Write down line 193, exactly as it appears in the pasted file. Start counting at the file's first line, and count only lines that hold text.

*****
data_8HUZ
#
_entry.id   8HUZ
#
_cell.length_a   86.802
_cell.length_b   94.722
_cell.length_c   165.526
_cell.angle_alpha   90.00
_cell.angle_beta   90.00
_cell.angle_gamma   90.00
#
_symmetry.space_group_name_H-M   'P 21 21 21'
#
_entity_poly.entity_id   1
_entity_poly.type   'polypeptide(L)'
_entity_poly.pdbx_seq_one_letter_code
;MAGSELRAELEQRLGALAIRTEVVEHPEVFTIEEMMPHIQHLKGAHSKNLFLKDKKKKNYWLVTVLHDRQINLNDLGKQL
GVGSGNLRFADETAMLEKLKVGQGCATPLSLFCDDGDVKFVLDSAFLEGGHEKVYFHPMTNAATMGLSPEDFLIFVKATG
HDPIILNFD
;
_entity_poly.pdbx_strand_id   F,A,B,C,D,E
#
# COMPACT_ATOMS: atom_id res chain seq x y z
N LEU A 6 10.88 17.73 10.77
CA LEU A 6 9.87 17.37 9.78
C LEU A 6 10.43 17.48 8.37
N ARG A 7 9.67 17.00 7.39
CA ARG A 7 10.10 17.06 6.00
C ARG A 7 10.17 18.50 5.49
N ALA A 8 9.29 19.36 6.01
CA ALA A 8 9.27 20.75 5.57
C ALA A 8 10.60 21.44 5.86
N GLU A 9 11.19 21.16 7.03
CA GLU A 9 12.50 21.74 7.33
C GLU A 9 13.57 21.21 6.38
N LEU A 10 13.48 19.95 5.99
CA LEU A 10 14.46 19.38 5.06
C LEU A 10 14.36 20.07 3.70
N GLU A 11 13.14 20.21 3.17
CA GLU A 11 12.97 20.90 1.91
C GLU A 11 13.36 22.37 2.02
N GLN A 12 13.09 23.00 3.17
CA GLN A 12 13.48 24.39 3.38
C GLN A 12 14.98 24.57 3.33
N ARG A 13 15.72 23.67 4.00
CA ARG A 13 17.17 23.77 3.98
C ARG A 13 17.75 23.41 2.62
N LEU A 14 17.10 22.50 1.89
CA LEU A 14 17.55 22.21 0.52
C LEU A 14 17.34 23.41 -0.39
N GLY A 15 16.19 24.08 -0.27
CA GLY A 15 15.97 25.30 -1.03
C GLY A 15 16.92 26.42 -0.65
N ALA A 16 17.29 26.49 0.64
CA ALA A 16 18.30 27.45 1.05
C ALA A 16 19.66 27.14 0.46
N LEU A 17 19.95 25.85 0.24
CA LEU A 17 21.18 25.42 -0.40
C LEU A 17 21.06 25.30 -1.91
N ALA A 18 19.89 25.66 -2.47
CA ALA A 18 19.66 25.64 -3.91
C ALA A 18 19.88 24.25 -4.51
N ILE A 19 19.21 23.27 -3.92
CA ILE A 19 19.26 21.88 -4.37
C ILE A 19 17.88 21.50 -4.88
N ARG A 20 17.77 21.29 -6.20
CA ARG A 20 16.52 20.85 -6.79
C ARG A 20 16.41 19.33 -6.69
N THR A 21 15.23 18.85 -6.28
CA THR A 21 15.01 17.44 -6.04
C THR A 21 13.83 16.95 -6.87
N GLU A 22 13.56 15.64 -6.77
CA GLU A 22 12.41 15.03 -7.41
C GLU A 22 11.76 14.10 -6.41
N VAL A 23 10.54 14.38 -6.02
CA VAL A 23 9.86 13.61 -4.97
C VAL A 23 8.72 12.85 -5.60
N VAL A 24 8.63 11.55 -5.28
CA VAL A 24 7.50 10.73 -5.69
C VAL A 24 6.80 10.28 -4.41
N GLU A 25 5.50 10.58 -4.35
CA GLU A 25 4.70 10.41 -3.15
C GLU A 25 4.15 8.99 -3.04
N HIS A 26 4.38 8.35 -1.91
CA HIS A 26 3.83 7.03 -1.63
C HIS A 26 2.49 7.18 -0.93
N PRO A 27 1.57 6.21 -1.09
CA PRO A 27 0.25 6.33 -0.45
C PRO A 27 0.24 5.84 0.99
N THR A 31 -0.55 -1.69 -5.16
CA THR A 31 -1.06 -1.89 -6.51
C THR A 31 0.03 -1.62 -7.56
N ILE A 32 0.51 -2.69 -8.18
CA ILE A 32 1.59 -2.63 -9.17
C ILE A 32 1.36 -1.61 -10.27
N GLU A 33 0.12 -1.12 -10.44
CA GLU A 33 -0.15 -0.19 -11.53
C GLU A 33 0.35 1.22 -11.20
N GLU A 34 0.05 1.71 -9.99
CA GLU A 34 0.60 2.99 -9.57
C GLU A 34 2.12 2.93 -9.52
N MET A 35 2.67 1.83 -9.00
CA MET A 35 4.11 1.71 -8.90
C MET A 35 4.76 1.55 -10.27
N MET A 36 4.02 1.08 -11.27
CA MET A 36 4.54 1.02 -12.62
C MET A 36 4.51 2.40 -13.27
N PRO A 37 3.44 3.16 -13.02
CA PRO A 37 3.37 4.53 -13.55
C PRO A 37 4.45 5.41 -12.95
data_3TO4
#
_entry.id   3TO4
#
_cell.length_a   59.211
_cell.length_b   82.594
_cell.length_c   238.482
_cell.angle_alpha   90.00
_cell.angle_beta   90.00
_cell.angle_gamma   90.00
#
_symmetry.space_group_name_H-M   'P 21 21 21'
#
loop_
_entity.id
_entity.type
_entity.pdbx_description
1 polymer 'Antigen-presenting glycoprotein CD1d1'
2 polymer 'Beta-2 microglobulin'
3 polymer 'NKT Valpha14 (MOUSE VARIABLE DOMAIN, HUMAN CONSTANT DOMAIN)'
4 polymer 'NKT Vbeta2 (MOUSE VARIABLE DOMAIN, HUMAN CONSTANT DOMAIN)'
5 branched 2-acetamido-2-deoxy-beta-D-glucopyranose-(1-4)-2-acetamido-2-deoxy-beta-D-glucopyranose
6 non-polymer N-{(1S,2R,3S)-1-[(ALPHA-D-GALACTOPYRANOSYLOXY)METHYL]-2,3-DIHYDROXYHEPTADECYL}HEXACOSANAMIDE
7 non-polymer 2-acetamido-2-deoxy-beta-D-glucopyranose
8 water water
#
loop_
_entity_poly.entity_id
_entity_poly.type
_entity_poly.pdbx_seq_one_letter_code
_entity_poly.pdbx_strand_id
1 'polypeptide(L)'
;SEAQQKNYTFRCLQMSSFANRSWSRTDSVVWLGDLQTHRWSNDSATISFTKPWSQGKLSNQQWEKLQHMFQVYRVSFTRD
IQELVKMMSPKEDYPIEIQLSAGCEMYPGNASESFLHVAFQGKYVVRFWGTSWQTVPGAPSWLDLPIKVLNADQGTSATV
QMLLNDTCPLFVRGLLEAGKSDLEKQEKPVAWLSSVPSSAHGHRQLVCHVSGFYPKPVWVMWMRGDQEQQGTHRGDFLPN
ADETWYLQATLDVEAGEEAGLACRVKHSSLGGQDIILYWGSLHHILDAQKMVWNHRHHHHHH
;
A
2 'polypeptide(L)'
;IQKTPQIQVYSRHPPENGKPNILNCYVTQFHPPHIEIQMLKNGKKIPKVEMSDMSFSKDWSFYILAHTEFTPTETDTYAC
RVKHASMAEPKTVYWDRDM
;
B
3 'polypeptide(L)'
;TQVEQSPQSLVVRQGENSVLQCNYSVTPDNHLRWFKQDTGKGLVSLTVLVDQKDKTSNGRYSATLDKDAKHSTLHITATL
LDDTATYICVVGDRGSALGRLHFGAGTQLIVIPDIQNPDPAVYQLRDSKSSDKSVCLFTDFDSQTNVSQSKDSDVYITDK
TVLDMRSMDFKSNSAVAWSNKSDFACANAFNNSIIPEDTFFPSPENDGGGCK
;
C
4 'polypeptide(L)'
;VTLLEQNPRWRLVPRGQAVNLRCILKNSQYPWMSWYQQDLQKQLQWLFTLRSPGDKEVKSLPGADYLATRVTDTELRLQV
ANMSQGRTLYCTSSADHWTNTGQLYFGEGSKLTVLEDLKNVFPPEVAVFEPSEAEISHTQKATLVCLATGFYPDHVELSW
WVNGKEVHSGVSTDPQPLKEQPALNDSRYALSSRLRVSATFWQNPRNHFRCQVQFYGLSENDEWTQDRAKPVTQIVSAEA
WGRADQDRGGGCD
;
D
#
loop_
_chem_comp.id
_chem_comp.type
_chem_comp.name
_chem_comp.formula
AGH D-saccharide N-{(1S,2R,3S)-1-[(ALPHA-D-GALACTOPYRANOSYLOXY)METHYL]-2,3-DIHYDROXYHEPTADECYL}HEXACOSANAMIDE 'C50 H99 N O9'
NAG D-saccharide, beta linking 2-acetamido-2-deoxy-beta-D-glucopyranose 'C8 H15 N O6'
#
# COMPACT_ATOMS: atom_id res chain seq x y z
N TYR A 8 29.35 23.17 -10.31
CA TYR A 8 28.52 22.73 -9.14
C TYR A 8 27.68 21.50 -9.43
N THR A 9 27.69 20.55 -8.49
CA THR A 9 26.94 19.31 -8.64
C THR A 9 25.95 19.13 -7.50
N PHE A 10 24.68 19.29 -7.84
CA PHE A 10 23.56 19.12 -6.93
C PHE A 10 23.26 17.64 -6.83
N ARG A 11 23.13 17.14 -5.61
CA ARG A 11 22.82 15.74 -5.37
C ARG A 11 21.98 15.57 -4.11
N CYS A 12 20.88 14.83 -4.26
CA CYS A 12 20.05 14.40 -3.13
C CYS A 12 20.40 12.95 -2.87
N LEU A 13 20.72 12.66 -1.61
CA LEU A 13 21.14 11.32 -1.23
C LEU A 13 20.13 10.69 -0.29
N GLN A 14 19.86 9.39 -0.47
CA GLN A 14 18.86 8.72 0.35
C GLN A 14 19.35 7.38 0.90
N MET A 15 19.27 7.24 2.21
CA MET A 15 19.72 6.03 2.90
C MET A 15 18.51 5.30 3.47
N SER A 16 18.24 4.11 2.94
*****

CA LEU A 13 21.14 11.32 -1.23